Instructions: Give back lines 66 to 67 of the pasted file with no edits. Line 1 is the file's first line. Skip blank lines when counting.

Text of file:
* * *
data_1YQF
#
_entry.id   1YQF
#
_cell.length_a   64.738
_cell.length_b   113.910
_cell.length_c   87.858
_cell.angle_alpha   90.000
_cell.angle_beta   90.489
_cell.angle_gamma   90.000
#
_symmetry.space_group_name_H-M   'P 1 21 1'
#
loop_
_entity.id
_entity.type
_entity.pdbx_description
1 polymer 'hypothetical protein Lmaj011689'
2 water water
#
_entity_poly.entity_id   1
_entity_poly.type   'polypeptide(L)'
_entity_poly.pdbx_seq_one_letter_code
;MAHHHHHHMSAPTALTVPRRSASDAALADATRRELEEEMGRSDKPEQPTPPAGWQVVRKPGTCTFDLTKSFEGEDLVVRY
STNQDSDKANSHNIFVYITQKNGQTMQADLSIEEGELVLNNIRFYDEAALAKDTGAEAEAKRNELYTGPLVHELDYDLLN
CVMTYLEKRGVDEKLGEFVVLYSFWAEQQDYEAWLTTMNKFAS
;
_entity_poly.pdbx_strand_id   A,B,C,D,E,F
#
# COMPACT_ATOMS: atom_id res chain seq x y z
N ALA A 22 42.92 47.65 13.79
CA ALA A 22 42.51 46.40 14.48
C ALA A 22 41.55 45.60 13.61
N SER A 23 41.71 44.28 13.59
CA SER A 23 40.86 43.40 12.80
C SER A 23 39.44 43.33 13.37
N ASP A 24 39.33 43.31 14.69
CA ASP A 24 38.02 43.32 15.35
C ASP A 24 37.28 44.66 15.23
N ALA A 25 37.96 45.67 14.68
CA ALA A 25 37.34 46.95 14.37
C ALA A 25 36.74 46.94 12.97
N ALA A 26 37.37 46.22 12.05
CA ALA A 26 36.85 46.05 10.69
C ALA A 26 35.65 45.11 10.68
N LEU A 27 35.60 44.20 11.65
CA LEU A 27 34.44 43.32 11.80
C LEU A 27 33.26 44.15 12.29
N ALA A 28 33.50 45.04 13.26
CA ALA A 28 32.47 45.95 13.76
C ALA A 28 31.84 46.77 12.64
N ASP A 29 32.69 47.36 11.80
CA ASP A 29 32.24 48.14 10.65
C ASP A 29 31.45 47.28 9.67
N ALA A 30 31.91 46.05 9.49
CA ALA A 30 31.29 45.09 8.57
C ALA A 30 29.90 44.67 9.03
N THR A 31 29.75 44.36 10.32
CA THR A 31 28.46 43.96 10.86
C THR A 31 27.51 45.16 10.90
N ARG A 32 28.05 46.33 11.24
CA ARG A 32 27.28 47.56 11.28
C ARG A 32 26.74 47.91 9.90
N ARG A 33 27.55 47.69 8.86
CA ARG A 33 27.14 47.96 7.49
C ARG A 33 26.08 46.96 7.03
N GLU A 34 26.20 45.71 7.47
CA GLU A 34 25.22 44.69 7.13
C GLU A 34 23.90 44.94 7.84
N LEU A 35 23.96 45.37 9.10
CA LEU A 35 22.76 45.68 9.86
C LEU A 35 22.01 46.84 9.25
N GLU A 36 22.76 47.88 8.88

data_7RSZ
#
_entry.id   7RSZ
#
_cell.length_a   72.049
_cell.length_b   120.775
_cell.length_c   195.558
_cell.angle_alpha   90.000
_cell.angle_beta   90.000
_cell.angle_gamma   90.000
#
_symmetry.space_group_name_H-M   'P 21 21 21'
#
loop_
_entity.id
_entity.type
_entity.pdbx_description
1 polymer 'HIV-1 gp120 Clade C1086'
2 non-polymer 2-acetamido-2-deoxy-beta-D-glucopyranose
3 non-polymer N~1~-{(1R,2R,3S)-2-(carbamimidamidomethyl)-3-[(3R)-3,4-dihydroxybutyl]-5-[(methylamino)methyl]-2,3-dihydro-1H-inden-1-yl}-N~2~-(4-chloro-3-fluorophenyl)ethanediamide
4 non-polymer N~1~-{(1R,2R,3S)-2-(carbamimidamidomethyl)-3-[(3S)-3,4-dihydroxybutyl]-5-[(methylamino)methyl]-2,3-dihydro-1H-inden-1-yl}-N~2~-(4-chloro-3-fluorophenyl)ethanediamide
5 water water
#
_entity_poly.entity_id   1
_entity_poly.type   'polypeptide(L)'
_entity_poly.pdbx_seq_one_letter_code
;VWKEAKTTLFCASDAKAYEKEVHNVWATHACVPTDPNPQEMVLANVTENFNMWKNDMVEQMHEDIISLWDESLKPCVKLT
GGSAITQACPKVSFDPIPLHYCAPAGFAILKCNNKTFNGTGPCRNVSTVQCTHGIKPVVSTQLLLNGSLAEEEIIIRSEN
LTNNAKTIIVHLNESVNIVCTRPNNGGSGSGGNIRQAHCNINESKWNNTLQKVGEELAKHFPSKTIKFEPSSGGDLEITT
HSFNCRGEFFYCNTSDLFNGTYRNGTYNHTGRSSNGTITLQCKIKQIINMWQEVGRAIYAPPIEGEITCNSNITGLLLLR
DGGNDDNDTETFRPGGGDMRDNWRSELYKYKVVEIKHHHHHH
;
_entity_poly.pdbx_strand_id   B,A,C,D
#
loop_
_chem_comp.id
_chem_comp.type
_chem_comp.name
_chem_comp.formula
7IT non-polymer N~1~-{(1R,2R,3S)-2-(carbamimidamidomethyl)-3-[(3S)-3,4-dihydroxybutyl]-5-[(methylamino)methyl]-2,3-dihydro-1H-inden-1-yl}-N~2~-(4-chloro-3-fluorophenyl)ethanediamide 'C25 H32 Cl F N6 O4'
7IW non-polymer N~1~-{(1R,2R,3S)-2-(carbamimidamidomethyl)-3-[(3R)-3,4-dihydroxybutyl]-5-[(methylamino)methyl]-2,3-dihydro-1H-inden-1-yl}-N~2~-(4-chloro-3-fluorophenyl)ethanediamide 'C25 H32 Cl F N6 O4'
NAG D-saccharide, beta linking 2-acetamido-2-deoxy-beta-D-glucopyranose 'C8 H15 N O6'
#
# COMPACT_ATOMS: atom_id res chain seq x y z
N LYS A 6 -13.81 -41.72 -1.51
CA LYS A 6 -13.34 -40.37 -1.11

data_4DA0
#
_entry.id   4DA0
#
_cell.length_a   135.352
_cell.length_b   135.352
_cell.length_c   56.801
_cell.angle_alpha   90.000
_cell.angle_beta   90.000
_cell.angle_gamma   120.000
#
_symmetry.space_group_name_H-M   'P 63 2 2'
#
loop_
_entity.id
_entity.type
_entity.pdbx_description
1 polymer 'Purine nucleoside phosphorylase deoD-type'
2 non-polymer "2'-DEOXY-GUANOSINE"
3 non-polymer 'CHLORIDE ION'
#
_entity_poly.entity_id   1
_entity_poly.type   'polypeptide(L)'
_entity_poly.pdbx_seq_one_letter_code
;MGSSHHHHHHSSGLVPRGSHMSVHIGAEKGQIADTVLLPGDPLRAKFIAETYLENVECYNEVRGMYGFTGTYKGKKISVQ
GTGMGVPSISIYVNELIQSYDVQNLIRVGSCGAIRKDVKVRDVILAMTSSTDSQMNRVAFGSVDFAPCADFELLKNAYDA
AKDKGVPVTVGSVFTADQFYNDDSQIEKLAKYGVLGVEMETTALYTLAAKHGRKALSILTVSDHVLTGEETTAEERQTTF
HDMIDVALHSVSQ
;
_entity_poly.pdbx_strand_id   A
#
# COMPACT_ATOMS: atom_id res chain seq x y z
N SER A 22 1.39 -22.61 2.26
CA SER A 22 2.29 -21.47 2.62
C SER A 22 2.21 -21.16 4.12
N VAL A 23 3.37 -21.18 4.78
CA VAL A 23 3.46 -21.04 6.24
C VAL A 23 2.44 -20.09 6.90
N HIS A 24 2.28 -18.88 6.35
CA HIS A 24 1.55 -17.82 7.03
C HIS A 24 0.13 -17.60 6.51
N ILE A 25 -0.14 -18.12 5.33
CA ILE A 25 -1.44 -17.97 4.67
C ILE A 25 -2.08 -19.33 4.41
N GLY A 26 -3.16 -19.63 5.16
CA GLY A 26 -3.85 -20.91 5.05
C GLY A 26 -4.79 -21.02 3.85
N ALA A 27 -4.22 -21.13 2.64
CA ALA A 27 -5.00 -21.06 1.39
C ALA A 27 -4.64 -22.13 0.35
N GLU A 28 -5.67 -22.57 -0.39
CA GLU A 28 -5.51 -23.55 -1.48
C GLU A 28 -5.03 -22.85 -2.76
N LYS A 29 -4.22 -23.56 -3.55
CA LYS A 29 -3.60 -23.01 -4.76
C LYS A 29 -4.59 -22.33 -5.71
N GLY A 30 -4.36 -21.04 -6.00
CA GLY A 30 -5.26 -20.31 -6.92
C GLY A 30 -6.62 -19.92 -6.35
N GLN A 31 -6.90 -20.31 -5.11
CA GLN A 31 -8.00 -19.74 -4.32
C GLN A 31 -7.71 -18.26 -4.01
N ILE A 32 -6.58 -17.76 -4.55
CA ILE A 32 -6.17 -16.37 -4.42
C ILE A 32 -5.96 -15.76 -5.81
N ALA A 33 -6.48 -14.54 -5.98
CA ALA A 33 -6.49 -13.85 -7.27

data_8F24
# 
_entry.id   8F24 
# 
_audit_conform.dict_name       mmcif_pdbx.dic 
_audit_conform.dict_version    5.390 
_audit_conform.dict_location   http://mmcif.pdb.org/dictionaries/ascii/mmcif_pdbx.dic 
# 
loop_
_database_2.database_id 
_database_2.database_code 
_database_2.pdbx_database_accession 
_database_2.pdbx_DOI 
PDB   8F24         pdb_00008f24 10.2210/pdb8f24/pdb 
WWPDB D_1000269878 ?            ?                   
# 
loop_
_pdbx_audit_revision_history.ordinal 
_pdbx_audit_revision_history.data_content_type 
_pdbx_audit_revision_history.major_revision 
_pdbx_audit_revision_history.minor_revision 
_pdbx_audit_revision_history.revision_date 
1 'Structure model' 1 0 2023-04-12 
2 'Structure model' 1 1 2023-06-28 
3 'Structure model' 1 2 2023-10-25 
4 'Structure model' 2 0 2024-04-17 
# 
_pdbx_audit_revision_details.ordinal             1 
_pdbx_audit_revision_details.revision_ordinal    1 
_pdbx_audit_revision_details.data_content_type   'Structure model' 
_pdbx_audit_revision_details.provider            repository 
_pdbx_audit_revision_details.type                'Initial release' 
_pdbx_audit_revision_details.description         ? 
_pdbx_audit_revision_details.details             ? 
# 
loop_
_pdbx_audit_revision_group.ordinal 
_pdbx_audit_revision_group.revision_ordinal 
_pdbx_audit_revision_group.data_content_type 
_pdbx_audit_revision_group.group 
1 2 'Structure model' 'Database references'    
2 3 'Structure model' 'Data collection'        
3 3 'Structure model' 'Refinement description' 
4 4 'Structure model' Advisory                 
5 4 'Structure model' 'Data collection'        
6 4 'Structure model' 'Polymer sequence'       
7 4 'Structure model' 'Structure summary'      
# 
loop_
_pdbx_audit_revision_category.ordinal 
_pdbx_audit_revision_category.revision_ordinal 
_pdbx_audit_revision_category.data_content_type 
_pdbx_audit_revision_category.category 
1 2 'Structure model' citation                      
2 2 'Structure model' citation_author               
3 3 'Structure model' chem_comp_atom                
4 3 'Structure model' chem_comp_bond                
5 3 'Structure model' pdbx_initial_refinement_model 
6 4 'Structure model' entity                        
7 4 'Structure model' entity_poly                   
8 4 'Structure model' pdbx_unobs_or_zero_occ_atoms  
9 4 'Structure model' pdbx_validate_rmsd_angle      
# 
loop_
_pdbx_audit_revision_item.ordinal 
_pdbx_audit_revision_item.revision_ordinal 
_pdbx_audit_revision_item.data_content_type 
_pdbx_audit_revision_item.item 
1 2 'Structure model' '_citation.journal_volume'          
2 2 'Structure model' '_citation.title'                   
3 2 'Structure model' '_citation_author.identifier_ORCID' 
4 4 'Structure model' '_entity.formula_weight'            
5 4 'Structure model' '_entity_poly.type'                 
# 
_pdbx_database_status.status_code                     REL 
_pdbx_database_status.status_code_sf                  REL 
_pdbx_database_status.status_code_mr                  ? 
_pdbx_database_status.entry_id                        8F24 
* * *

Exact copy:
C ARG A 33 26.08 46.96 7.03
N GLU A 34 26.20 45.71 7.47